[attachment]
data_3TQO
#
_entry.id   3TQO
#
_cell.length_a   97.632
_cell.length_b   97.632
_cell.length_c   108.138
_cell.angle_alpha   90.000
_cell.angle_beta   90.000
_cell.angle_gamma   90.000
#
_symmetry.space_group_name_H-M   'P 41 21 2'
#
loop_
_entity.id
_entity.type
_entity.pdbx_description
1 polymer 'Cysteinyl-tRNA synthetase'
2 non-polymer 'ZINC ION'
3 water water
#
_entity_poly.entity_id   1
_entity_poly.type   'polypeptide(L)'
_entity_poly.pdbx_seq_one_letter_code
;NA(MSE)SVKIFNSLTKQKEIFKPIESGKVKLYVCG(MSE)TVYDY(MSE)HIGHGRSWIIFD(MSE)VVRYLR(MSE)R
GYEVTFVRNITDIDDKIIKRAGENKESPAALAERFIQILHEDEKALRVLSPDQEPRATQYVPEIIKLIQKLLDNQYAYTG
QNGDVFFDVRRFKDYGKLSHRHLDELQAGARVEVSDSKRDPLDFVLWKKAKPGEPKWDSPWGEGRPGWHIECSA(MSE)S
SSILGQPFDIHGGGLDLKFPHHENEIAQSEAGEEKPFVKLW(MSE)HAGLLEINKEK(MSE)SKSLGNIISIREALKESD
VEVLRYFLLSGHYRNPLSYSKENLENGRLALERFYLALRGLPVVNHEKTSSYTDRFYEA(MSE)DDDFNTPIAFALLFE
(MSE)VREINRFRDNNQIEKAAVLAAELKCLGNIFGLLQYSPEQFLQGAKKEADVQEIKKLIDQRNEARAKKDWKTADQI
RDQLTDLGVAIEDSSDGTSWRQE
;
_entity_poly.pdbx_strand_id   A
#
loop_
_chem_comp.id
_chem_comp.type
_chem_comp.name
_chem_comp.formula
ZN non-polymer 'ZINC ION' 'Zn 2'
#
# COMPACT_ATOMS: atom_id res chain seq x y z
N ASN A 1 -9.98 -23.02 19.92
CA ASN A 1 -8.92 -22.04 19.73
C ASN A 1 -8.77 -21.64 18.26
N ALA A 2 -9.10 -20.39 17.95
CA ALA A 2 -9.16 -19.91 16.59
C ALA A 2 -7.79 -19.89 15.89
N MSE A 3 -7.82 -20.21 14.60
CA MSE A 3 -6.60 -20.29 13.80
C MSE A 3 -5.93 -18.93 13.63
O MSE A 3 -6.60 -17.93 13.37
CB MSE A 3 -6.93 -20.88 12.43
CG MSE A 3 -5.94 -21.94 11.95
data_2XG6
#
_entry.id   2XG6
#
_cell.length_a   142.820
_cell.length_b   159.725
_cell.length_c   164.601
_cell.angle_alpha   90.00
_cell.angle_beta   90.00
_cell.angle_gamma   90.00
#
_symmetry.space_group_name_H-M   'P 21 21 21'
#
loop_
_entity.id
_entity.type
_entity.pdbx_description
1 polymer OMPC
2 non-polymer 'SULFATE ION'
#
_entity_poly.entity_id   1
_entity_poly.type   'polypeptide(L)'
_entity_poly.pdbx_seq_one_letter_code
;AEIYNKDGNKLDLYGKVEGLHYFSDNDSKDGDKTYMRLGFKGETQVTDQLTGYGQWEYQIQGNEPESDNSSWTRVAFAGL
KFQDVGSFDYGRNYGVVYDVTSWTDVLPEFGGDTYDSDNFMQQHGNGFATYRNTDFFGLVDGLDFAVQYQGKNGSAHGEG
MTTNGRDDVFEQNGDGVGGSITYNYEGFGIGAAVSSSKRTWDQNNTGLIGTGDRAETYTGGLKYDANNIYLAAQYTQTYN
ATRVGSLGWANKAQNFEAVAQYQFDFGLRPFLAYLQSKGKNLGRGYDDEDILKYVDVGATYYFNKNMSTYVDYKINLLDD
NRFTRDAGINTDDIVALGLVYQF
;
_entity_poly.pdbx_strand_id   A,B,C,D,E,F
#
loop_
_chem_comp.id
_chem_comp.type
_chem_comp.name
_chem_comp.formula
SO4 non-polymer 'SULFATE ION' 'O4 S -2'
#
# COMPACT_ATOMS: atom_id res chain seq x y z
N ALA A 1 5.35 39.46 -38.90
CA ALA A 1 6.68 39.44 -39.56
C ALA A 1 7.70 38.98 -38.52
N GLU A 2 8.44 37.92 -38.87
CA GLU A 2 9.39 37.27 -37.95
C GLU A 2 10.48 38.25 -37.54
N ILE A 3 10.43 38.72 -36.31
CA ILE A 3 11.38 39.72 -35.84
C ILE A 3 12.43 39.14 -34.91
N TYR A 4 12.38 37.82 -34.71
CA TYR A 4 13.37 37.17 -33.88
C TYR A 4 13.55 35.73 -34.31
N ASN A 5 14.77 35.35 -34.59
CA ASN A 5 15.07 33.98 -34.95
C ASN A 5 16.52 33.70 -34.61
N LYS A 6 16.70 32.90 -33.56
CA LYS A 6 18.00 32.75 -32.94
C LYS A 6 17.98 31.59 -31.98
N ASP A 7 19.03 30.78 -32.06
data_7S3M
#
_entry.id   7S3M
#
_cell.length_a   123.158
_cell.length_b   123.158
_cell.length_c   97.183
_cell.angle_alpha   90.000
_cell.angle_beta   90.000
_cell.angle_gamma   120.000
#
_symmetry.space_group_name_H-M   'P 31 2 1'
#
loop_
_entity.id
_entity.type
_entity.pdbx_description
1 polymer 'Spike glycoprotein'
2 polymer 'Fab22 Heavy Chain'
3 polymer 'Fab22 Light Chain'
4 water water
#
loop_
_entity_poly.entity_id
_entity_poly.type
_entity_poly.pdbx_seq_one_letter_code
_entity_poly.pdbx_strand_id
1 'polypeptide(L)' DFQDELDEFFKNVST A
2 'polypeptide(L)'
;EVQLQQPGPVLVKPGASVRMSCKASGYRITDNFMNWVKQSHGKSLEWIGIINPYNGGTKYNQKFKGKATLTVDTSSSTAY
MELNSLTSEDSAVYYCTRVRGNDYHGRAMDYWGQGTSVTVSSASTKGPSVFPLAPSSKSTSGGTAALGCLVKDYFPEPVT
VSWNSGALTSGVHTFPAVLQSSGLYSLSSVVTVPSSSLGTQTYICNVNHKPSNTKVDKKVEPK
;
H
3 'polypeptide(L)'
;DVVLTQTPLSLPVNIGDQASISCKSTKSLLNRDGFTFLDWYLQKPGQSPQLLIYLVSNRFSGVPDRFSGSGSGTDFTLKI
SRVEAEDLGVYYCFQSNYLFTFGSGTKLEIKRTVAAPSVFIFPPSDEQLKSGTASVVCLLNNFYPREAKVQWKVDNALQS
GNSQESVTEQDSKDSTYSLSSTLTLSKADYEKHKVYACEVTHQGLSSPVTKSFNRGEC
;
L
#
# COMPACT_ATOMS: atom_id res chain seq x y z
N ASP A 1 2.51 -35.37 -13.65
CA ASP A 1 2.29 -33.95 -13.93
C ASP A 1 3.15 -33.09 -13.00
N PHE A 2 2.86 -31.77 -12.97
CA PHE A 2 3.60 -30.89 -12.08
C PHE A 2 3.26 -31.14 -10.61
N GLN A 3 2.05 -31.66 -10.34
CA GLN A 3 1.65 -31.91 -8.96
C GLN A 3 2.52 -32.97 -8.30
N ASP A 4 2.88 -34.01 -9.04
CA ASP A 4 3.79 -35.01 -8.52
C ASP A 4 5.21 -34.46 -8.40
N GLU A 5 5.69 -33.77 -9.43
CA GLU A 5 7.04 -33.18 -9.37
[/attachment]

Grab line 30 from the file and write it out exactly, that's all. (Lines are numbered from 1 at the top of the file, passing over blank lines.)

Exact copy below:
(MSE)VREINRFRDNNQIEKAAVLAAELKCLGNIFGLLQYSPEQFLQGAKKEADVQEIKKLIDQRNEARAKKDWKTADQI